Maj. Gen. Rick Lynch, commander of the 3rd Infantry Division, said casualties would climb as American troops went deeper into enemy territory as part of a stepped-up military operation ordered by President Bush in January.Check out the rest of the article, which reports other indicators of a "bleak assessment" for the ground deployment going forward.
Lynch, who oversees a swath of territory to the south and east of Baghdad, gave his bleak prediction on the heels of the deadliest month so far this year for American forces in Iraq.
In April, 104 U.S. troops were killed, only the fourth time since the beginning of 2005 that U.S. deaths have exceeded 100 in a single month. At least 25 troops have been killed so far in May, a grim start to a month in which Democrats are expected to keep up pressure on the White House to plan a withdrawal from Iraq.
At least 3,376 American troops have been killed since the U.S.-led invasion in March 2003, according to the website icasualties.org, which tallies casualties.
The latest American deaths came on a bloody day for Iraqi security forces and civilians as well. At least 58 Iraqis died in a string of attacks, including 42 killed when a car bomb tore through a market in the Baghdad neighborhood of Bayaa.
Note, though, that I caught an interview with Michael O'Hanlon of the Brookings Institution over the weekend. O'Hanlon, a respected military analyst, is very evenhanded in his assessments of progress in Iraq. He releases a periodic "State of Iraq" update every few months, usually published in the New York Times (the March 2007 update is available on his Brookings webpage).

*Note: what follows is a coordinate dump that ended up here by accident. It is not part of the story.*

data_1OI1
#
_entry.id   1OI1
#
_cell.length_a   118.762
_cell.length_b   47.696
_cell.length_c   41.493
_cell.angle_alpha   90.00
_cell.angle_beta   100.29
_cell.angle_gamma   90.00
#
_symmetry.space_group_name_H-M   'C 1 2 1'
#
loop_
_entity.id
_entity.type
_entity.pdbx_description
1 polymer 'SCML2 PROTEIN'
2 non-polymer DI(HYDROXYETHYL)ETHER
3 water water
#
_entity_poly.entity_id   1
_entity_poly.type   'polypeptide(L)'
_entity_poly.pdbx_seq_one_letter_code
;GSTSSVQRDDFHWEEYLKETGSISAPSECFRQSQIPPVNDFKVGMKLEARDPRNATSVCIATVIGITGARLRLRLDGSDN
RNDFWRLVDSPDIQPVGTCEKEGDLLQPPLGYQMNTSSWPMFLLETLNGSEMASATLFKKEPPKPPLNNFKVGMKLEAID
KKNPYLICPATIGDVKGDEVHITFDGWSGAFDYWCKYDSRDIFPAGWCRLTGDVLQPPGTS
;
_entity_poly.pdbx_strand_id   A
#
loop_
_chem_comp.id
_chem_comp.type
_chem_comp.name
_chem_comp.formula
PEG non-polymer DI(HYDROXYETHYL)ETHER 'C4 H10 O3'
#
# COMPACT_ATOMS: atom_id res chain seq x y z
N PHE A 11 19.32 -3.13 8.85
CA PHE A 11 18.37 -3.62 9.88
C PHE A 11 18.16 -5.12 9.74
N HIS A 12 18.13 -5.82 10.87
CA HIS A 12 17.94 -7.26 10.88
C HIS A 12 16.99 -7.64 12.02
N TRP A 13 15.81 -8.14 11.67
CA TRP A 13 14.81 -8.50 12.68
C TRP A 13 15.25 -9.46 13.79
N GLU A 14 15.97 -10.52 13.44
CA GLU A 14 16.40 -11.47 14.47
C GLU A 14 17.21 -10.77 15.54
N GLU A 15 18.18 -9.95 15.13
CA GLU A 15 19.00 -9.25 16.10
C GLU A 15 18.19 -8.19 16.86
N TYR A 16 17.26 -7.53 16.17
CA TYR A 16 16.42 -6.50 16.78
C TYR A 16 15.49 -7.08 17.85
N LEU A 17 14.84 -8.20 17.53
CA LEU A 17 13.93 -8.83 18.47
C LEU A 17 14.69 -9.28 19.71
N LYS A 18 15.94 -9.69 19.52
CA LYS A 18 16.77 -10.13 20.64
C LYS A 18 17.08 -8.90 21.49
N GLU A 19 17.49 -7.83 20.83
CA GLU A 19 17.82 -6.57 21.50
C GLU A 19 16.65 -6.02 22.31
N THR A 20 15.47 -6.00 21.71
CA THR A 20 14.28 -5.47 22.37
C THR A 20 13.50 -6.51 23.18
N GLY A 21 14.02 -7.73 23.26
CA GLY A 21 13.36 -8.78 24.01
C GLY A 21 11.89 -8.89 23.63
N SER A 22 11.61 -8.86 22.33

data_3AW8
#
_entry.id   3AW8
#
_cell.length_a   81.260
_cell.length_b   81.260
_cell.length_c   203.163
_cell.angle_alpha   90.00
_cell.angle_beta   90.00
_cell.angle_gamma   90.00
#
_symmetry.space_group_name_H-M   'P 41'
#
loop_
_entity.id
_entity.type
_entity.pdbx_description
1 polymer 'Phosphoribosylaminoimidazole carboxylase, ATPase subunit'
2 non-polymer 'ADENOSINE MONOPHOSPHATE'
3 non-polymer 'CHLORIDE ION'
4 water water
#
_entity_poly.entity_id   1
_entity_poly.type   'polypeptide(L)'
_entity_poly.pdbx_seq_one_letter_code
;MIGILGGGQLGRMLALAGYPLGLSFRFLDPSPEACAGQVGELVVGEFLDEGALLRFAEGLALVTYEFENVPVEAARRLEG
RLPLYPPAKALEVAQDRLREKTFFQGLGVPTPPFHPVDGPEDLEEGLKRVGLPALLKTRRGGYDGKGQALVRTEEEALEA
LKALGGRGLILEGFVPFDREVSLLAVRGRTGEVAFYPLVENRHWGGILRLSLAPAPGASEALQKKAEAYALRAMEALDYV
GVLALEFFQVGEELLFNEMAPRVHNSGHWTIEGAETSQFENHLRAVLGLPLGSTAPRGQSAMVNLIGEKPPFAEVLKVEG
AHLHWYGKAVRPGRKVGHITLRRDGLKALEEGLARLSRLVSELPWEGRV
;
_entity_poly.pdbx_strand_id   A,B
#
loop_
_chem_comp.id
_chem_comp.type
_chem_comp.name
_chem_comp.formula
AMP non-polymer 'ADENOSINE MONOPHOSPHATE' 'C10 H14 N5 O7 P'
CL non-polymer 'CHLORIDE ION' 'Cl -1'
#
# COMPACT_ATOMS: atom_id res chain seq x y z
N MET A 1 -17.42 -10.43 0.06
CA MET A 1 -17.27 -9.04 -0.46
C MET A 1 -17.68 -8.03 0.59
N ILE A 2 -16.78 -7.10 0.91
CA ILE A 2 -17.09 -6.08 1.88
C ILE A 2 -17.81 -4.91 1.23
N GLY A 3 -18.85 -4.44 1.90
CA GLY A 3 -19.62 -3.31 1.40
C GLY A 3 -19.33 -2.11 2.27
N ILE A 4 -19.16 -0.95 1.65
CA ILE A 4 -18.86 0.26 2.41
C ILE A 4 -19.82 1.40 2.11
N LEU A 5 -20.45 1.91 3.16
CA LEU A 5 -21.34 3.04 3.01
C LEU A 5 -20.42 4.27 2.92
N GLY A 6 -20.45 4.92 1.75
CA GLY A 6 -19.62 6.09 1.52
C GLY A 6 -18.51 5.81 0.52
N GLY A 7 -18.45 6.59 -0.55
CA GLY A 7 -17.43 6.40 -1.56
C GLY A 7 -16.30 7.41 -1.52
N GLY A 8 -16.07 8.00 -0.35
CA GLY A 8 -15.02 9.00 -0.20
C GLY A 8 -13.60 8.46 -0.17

Here's some of O'Hanlon's comments on yesterday's "This Week at War" segment on CNN:
There is no bad news at the moment in al Anbar province. I think what is going on is that what should have been obvious a long time ago to the tribal sheiks is now apparent, which is they are better off fighting al Qaeda and getting some local ability to stabilize their home land. This is where they live. Why wouldn't they want to have some level of utilities working, of the economy working and they finally maybe begun to put their hatred of the United States and of the Shia in a little bit of perspective at least locally and at least for now. So there is no bad news in this development in the narrow sense. We just don't know how far we can project it into the future, to assume these sheiks will want to keep working with us and to what extent this can extend to Baghdad. This is the homeland of the Sunni tribes that are working with us and it's going to make their lives better. It's they would want to do this.Here's more:
This is good news, this and the drop in sectarian warfare inside Baghdad are the two very important elements of good news. There's a lot of bad news. Civilian fatalities have really not declined in Iraq. The economy is still a mess. Political reconciliation is still a long ways off and happening only very slowly. Deputy Secretary of State Negroponte had a recent "Wall Street Journal" op/ed in which he argued things are really looking pretty good in many ways. That's getting a little too ahead of ourselves. We have two encouraging things, drop in sectarian killings in Baghdad and these alliances in al Anbar. I hope that's the wave of the future but it's way too soon to know.Check out the entire transcript of the show, from CNN's website.